So, for about $10 CND (two $3 admission fees and $4 for the amethyst we mined), which is about $8.50 USD, we had three hours of fun, saw more amethyst than most will in a lifetime, and I even had a nasty mining blister to prove what hard work it was. Oh, and if anyone is thinking of trying this, do NOT sit on the ground while digging unless you bring some kind of cushion, because recently mined rocks are sharp, painful, and capable of tearing giant holes in even jeans.
After our long-ish time spent in the first mine, we decided to skip the other two and head to our next destination.
The road back to the highway provided some really gorgeous views as well. That's Lake Superior in the distance, by the way.
Once again, the trees of gold and green were everywhere.
Lake Superior on the north shore is unlike anything I've ever seen. The rocky shores, the crags and hills, the ancient remains of mountains that are estimated to have been as high as the Andes, and the rich forests that carpet the landscape are breathtaking.
This is a view from a small wayside, overlooking Nipigon, Ontario.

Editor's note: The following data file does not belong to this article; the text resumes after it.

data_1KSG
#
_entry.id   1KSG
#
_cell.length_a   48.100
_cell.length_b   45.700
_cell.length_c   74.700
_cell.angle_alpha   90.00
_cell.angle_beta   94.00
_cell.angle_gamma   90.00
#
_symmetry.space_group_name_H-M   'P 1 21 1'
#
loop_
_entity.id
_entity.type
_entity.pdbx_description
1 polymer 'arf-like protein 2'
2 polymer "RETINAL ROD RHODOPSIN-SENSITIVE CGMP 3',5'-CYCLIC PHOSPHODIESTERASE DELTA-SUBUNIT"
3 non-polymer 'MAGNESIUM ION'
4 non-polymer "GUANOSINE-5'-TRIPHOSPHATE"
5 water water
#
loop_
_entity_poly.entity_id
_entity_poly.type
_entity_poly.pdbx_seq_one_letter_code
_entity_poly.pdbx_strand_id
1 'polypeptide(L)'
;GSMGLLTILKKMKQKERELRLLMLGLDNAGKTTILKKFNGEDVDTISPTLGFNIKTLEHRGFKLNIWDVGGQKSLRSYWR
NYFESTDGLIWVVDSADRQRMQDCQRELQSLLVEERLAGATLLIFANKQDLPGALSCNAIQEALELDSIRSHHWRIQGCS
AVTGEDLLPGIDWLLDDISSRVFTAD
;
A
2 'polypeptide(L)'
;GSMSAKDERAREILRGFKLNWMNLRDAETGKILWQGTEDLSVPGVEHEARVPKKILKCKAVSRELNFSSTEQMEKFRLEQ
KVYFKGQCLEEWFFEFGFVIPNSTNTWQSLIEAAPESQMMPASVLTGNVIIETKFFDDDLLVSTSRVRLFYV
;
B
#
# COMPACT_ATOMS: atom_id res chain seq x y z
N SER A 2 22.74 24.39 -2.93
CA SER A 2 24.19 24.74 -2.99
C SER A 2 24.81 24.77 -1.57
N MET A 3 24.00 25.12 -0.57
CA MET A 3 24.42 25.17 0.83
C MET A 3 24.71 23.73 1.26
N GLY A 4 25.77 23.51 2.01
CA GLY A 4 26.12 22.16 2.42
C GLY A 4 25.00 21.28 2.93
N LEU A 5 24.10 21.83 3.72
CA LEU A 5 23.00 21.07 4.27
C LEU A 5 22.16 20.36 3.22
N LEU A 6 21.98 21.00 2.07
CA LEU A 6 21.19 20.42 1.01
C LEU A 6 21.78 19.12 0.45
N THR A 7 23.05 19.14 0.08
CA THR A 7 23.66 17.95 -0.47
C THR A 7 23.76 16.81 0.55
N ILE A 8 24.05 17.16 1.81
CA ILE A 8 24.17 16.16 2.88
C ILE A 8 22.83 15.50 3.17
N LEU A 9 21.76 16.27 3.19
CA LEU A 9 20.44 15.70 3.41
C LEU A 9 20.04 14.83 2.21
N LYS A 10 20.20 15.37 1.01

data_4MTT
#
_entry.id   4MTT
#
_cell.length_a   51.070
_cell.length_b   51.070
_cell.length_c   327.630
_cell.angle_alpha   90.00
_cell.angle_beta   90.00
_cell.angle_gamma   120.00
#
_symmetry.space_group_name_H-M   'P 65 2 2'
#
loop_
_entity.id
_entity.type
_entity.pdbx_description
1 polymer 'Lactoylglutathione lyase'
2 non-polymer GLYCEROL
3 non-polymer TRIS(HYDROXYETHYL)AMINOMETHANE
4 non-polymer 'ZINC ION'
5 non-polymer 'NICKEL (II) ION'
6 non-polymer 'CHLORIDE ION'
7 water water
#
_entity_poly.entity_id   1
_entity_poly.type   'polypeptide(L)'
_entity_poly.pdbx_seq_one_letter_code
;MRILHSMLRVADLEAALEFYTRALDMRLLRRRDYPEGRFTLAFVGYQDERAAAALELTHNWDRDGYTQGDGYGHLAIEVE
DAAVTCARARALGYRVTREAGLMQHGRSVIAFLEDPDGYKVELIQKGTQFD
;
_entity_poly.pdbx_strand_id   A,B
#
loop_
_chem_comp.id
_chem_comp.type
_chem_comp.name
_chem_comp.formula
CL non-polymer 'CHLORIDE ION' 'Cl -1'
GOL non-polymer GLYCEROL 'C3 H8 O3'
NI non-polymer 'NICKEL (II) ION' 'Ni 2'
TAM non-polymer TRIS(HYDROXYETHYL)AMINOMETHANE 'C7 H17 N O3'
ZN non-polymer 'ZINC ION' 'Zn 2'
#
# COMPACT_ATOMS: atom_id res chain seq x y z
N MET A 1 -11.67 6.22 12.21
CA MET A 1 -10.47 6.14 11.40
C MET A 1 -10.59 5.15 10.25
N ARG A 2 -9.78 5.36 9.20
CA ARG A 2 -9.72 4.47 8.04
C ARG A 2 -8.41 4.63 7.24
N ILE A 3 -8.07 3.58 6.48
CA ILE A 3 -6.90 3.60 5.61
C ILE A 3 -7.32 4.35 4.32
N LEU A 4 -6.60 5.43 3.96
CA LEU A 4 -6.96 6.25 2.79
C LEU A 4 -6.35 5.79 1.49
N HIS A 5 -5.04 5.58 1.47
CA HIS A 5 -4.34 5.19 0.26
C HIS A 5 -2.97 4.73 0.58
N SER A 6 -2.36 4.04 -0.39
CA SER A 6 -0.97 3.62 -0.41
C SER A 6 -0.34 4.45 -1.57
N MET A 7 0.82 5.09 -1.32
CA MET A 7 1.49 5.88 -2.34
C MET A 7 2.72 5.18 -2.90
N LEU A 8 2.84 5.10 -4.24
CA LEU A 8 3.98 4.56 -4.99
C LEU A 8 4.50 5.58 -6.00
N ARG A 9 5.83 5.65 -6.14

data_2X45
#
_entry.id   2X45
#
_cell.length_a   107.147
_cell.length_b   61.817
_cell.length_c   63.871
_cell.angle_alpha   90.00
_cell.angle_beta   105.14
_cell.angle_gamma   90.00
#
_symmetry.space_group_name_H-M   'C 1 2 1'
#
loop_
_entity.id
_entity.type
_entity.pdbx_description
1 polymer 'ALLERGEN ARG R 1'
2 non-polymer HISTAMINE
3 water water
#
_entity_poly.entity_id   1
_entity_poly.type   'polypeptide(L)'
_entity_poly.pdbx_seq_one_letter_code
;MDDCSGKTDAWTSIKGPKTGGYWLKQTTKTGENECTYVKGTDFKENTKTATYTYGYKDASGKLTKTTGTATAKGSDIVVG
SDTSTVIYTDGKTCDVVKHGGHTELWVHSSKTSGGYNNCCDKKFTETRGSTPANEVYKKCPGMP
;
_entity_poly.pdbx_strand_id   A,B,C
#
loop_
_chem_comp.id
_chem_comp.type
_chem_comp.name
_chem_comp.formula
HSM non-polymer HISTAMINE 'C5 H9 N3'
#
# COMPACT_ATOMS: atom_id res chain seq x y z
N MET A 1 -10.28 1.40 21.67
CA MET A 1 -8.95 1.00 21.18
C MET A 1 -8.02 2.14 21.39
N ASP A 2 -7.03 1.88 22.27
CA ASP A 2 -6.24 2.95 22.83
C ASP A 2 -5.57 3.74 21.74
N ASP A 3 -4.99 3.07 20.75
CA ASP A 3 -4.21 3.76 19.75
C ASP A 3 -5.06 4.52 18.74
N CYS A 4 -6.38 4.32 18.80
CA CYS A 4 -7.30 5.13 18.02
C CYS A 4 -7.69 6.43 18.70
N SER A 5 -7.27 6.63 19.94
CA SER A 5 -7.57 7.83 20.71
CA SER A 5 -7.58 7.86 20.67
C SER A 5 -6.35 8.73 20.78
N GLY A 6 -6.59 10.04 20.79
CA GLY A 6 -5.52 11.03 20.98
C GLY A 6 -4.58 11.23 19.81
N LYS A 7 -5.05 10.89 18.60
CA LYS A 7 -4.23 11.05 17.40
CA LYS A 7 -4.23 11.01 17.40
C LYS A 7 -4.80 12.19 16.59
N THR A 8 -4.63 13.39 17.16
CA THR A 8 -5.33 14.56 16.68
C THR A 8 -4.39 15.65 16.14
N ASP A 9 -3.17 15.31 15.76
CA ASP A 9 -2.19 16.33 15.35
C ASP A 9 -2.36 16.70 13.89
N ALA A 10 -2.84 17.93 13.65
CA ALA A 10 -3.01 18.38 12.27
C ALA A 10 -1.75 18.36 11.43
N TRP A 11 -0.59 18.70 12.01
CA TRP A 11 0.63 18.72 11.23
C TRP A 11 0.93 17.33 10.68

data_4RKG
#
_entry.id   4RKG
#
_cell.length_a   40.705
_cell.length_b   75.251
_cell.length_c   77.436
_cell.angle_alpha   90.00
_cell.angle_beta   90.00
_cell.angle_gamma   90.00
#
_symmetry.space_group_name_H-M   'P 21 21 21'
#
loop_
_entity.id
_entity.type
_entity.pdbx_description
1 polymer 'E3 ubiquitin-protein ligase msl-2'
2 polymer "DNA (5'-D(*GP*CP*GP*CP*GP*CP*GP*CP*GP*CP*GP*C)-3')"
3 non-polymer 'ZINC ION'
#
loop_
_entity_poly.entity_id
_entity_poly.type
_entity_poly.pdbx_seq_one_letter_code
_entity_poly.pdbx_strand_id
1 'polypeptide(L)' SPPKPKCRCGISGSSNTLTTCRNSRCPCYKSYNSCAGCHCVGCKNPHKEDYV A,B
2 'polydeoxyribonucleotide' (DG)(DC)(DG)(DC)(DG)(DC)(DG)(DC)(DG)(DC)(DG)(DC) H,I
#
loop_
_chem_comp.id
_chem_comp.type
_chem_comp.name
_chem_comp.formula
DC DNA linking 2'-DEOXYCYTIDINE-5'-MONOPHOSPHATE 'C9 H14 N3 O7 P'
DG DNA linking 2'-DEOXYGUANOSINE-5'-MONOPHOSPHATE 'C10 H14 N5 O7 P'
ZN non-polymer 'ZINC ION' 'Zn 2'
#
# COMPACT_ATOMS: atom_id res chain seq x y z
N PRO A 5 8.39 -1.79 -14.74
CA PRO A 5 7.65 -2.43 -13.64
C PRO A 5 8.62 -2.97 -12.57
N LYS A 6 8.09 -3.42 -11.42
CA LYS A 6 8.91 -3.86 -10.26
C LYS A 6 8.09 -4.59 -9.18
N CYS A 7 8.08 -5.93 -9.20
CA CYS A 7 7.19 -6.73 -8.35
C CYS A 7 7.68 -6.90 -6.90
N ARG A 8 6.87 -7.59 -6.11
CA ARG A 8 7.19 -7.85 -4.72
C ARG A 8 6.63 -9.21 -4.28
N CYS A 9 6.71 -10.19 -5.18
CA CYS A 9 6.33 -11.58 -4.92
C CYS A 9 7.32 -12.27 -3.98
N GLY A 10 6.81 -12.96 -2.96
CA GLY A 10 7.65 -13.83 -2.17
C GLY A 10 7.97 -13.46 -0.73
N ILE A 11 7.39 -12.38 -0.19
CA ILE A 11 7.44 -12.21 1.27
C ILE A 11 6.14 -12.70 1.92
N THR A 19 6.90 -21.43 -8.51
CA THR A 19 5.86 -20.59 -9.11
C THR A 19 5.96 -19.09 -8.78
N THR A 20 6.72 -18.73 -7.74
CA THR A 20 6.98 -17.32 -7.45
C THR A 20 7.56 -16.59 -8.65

Driving across the Canada shore of Lake Superior looks like this.
Around every corner is an inland lake that has no human presence anywhere near it and appears utterly untouched, while on the other side is Lake Superior, seen from higher up on the hillsides that the road climbs and winds around.
I swear, you'll be driving along with forests on both sides of the road, and then you'll come around a turn and suddenly this is your view.
We noticed a wayside in Rossport and immediately pulled over. As the sun was nearing the horizon at the end of the afternoon, Rossport just lit up with beauty.
The waves softly splashed the rocks on the shore, which were worn smooth from it.
Here I found handfuls and pocketfuls of beautiful granite, which caused me to refer to Rossport as Rockport. It takes effort for me to call it by the correct name now, as I will inevitably connect it to the vast amounts of beautifully plain rocks I couldn't get enough of.